Despite never making the postseason to that point, Love would bring an established name to a new ownership group led by Joe Lacob looking to make a statement to the rest of the league. However, the deal got nixed when team consultant Jerry West reportedly threatened to quit if Golden State went through the plan. 

But what if Thompson's talents were traded for Love? What if Golden State gave up on the Splash Brothers too early?

[RUNNIN' PLAYS PODCAST: Listen to the latest episode]

For context, the timing of the trade is noteworthy. While the San Antonio Spurs won the title with a modern offense in 2014, the league still put a premium on traditional big men who could roam the paint. In the same offseason, the Washington Wizards signed big man Marcin Gortat to a five-year, $60 million dollar deal.

But more importantly, the thought of adding Love -- a three-time All-Star at that point -- allowed Lacob to get the star power that'd spurned Golden State for years. Love was the prize, and the Warriors were eager to acquire him. 

But for Golden State, it would have made the team destined for dynastic glory merely a solid regular-season team. Spacing was a catalyst for the Warriors' success, and Love was most effective in the paint during his time in Minnesota.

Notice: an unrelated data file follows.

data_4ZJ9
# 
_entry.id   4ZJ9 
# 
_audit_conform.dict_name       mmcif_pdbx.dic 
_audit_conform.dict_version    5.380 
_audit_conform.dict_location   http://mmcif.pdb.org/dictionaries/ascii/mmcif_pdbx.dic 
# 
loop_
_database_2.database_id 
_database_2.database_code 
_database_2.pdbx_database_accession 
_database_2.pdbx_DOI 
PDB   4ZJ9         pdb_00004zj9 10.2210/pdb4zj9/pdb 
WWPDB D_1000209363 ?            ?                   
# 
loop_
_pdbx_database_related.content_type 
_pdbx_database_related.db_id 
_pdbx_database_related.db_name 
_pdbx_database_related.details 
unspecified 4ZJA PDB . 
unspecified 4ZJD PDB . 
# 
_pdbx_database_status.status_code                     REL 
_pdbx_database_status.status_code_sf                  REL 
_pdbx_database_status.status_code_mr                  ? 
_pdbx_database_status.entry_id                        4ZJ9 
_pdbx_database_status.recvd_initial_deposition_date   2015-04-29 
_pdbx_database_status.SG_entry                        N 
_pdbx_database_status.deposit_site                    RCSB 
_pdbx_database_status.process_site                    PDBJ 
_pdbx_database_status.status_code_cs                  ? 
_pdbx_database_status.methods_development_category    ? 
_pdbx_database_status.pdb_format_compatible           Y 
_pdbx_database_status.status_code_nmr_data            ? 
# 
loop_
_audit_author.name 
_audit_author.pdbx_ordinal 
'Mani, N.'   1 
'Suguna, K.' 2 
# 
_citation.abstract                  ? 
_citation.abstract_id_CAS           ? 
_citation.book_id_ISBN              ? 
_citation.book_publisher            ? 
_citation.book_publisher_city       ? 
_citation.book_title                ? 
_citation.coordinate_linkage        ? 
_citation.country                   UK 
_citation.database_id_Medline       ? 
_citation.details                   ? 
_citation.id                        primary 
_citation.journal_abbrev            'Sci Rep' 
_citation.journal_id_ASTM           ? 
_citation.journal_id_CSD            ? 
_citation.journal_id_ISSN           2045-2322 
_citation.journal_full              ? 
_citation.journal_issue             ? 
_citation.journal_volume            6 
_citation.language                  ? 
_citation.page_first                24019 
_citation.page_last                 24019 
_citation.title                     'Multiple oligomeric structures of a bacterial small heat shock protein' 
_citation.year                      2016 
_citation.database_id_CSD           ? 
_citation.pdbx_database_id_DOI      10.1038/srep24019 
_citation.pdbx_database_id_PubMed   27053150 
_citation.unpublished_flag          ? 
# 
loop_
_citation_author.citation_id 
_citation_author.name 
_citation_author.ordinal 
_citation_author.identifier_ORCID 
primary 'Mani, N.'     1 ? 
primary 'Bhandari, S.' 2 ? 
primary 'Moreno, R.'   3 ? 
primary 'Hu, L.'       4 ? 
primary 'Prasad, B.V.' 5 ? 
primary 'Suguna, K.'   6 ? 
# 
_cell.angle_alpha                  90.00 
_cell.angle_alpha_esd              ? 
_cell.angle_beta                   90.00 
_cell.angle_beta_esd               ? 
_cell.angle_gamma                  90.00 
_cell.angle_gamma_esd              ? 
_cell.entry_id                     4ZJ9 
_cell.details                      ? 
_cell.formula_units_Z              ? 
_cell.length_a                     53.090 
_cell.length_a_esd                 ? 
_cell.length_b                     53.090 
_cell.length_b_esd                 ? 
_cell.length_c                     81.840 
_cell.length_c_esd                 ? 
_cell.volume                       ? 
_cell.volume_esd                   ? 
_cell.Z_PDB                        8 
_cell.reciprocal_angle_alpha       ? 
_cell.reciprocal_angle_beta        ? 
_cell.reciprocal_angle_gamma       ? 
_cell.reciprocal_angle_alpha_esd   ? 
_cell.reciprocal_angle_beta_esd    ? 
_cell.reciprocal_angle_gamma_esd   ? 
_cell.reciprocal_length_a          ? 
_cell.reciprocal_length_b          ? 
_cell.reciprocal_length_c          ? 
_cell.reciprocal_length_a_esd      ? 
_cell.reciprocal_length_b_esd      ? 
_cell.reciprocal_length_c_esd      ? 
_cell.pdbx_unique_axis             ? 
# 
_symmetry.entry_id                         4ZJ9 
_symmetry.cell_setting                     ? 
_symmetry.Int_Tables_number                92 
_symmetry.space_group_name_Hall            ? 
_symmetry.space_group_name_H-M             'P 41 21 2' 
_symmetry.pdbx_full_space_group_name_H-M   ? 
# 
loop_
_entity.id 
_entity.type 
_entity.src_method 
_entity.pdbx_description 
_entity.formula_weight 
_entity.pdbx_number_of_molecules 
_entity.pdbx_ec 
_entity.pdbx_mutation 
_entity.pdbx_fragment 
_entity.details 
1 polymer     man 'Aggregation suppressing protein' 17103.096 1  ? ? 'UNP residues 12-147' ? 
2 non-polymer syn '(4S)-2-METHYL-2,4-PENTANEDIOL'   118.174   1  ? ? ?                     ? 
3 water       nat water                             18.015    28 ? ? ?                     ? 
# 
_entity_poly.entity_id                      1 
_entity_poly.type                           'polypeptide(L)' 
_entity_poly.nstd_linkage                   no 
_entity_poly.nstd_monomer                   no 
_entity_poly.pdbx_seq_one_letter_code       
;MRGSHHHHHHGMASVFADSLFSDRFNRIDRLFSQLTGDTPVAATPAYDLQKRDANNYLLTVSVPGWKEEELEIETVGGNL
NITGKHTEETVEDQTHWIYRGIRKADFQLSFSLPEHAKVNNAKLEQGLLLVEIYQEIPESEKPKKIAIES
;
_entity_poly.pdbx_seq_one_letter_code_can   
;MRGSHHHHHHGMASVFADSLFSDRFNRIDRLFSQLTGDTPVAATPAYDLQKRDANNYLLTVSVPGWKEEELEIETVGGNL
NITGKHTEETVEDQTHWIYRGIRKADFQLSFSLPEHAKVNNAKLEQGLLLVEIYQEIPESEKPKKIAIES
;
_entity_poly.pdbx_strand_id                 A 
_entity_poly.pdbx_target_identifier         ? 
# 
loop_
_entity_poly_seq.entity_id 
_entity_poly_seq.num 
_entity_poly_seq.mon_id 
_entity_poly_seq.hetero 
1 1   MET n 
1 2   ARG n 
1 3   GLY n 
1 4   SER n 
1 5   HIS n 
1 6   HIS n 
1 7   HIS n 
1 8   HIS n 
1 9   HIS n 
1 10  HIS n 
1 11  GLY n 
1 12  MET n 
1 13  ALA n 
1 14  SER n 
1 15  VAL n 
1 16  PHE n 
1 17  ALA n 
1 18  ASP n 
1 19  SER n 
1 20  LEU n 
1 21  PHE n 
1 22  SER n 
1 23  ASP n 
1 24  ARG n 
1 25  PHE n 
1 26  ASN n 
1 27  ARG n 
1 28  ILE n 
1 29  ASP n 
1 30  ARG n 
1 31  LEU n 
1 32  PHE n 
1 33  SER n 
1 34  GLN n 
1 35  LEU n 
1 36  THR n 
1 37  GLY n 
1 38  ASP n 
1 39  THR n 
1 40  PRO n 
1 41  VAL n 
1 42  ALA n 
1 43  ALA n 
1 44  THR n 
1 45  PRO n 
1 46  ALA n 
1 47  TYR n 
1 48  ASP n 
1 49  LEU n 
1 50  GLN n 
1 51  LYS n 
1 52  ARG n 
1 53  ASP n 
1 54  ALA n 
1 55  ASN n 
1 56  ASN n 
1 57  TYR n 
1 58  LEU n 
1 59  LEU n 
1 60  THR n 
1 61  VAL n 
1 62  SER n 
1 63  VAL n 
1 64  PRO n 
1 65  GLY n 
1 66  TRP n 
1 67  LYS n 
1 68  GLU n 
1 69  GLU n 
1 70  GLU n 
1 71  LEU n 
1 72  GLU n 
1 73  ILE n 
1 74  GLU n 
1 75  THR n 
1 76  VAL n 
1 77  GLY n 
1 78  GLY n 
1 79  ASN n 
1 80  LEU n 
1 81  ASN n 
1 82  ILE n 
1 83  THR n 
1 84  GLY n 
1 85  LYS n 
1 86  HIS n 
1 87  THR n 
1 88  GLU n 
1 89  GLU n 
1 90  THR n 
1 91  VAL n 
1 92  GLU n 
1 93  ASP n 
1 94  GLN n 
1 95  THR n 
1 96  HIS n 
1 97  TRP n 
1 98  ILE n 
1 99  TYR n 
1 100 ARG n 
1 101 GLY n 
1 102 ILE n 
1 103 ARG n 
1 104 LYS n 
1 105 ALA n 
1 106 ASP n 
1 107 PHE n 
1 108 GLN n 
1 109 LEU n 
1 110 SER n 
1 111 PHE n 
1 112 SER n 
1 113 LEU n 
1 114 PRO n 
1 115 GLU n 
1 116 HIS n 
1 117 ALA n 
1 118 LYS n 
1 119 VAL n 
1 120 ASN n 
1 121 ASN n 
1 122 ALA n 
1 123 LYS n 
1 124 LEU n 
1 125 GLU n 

Love's presence would have made Draymond Green expendable. At the time of the trade discussions, Green hadn't broken out as a bonafide starter. That wouldn't happen until the start of the 2014-15 season, only after David Lee was sidelined with a hip injury.

With Thompson off the roster, Curry would not have the necessary spacing or the heat-check partner Thompson provides. Love's defensive deficiencies would drive assistant coach Ron Adams insane. 

[RELATED: Six reasons why Warriors will play in 2021 Finals]

In Minnesota, Thompson would have been the franchise pillar leading a rebuild, a distinction he's never had the opportunity to live up to. But alongside Zach LaVine and Shabazz Muhammad, he'd have little chance of success in his first season.

In 2015, he'd likely be joined by draft pick Karl-Anthony Towns. But as we learned in the Bay Area, Thompson is best served as the second or third-best player on a championship roster. The presence of Curry and Kevin Durant allowed Thompson to flourish on his own terms. On Golden State's stacked roster, Thompson's scoring binges and defense set the Warriors apart from the rest of the league. In Minnesota, his contributions alone wouldn't yield a title.

Trade notwithstanding, both players ended up on the right side of history. Love ultimately was traded to the Cleveland Cavaliers, winning a title with LeBron James in 2016, beating the Warriors along the way.

Meanwhile, Thompson won three titles in the Bay Area and has become an organizational pillar. The 2014 trade proposal looks preposterous in hindsight. 

[SPORTS UNCOVERED: Listen to the latest episode]